KADAYAWAN FESTIVAL FOR the Dabawenyos

THEDURIANBEAT

BY ROGER M. BALANZA

Ato ni Bay!

The headline story of this paper last week—also posted as a top story in our durianburgdavao Mindanao Newsblog (https://durianburgdavao.wordpress.com),  the online version of the Durian Post, has sparked varied reactions.

The headliner was about Davao City Vice Mayor Rodrigo Duterte’s take on foreign tourists not to be  given ‘special treatment’  during the celebration of the Kadayawan Festival, his city’s .festival of thanksgiving which has become a top tourist-drawer.

The lead paragraphs of the story run:

Even as Davao City drumbeats the Kadayawan Festival as one of the flagship events in its tourism promotion and generation drive, foreigners should not be getting special treatment when they come to see its main highlights.

      Like the rest of the Dabawenyos, they should brave the rain or searing sun to view the Indak-Indak sa Kadalanan (Street Dancing) and the Pamulak sa Kadayawan (Floral Float Parade), along the sidewalks without special seats.

      Vice Mayor Rodrigo Duterte has sneezed at a guideline providing for ‘reserved seats’ for foreigners at the stage of the Rizal Park, where the twin events wind up.

      The recently-constructed P1.5 million Rizal Park stage, completed in March in time for the Araw ng Dabaw celebration, serves as the viewing deck for guests and local officials and event organizers.

      Why the special attention for the foreign tourists? I would rather that people from Marilog be on that stage, said Duterte in the Gikan sa Masa Para sa Masa television program on ABS/CBN. Marilog in the city’s boundary with Bukidnon is one of the farthest districts and populated mostly by the indigenous Matigsalog tribe.  The Kadayawan Festival celebrates bountiful harvest and the culture and tradition of the city’s indigenous people.

The Kadayawan Festival is for us, Duterte said.

While most of the several dozen comments in the Comments page of our newsblog praised Duterte for his statement, one strayed out of the line.

He accused Duterte of being a “racist.”

The guy is not a Dabawenyo, we are sure, for his myopic comment without seeing a deeper meaning in Duterte’s statement. He is clueless about who Duterte is, clueless about what he has done for the city during his nearly 20 years as city mayor, clueless about what Davao City was and what it is today and how the city achieved its present status, and clueless about the unity of the Dabawennyos. And clueless about how the Dabawenyos value the early inhabitants of this city.

Set aside the allegedly racist thing about foreigners given no special treatment during the Kadayawan, Duterte’s statement that the festival is “ours” is loaded with meanings. (Ato ni Bay, the title of this piece and also the title of one of Duterte’s television programs, in Bisdak (Bisayang Dako) lingo roughly translates to “this is ours, friend.”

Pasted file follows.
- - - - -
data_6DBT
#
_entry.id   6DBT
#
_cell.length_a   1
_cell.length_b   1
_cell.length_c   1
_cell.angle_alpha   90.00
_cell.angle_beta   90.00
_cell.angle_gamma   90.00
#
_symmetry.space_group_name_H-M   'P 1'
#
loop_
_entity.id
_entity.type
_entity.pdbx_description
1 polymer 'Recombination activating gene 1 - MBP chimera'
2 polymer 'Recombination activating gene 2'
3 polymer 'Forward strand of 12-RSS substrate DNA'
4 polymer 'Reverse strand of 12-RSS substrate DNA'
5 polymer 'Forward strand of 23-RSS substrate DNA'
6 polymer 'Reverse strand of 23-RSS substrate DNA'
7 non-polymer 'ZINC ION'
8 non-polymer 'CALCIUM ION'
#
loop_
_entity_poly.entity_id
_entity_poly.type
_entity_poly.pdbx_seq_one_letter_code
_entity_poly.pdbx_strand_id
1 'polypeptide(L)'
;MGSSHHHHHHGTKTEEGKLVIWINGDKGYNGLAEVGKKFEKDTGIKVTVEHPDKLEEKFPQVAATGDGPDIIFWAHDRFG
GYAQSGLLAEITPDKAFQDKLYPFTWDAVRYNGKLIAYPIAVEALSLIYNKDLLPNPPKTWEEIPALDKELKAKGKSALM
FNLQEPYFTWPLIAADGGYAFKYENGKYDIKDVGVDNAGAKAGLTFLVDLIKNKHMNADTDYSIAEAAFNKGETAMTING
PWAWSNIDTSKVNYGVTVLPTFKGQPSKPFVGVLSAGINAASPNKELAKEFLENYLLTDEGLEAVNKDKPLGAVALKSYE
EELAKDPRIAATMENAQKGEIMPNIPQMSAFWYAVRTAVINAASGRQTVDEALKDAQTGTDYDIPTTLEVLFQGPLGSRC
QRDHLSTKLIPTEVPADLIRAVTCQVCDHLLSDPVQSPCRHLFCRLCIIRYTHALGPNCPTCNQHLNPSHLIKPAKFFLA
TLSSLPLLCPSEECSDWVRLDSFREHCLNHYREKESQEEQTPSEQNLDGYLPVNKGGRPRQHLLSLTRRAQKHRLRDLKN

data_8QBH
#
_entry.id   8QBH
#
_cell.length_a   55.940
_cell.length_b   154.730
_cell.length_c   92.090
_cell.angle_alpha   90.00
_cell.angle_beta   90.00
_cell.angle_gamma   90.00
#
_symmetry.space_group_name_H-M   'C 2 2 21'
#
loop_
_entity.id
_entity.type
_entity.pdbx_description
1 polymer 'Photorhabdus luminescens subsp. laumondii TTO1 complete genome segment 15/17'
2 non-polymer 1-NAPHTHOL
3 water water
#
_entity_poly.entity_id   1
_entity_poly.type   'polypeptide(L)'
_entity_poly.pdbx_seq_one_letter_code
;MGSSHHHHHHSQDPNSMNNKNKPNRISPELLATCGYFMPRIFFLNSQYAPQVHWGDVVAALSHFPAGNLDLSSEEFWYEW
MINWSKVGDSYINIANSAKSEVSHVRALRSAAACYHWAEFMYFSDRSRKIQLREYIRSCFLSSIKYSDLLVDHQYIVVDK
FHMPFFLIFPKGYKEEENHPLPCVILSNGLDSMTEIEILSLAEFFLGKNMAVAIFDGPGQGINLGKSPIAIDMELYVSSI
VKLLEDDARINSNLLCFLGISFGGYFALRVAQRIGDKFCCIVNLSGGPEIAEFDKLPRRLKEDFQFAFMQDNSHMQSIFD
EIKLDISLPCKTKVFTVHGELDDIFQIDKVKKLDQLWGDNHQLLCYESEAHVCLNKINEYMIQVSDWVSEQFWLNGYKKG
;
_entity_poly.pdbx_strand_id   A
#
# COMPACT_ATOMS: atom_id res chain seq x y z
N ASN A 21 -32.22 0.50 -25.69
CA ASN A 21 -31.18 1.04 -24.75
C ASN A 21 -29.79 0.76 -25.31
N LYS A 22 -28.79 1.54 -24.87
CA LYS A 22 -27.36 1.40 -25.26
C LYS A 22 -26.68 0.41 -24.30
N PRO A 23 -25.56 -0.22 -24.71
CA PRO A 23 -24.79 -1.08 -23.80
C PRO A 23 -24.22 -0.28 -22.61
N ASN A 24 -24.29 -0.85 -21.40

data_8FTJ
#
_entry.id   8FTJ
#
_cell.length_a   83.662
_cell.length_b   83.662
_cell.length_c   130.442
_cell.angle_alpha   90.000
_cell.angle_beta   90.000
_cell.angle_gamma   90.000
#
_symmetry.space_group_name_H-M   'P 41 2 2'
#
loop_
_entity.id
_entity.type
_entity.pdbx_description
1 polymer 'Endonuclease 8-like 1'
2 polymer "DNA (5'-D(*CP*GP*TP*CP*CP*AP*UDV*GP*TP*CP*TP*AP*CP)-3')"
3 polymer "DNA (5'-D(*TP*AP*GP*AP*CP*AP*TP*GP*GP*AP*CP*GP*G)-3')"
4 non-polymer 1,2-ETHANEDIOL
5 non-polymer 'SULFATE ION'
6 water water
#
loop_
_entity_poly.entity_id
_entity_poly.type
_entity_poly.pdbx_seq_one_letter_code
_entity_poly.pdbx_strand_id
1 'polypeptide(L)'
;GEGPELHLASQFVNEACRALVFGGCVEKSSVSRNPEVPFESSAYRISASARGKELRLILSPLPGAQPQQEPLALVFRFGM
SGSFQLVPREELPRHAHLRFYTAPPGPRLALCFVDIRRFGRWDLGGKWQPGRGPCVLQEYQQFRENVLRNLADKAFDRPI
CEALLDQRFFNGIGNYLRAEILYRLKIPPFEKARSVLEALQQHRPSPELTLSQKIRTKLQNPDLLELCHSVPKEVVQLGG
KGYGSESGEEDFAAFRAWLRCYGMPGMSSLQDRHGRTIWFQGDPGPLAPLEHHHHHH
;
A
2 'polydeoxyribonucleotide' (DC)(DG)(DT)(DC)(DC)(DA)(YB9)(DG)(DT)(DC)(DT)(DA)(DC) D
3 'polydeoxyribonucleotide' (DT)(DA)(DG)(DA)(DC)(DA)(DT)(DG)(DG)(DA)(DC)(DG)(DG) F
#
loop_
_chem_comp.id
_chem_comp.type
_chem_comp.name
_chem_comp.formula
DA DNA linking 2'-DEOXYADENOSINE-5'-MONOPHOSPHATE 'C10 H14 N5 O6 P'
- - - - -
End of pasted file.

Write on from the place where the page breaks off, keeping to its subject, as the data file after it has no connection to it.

In Duterte’s radar, it is the Dabawenyos themselves who should enjoy with gusto and ease the Kadayawan and not the foreigners who contributed nothing to the growth and development of the city.

If the Kadayawan is a celebration of bounty, it is the Dabawenyos who should revel in it not the outsiders.

Outsiders never figured from the start of the recovery of the city from the bloody and turbulent years of the 80s when it was made as a laboratory for urban warfare by the communist insurgency.

If outsiders come today as investors or tourists, they are welcome like ordinary guests and not given special treatment which should be reserved for the locals, who stayed by their city and their then Mayor Duterte to help their city rise from the ashes of those troubled years.

In the scope of economics, it was the city’s home-grown businessmen who placed their trust and confidence in the city leadership and the tenacity of the Dabawenyos to rise from the rubbles who contributed largely to make their city into what is now a progressive metropolis.

This was  strongly explained, albeit with a different spin, by Duterte when he said that the Dabawenyos especially the tribal Matigsalogs  from the city’s farflung districts deserve a special seat at the Rizal Park stage more than the foreign tourists  in viewing the major events of the Kadayawan.

Duterte a racist for his comments about foreign tourists not being given special treatment? No way. His statement just showed where his heart is.

Special treatment for foreigners, or for that matter, the investors who come to benefit from the city’s present business atmosphere and progress built from the Dabawenyos’ blood, sweat and tears?

WAMOKUYAPI?

inEDITORIALPAGE

PUBLISHED IN THE DURIAN POST NO.75, August 22-28, 2011
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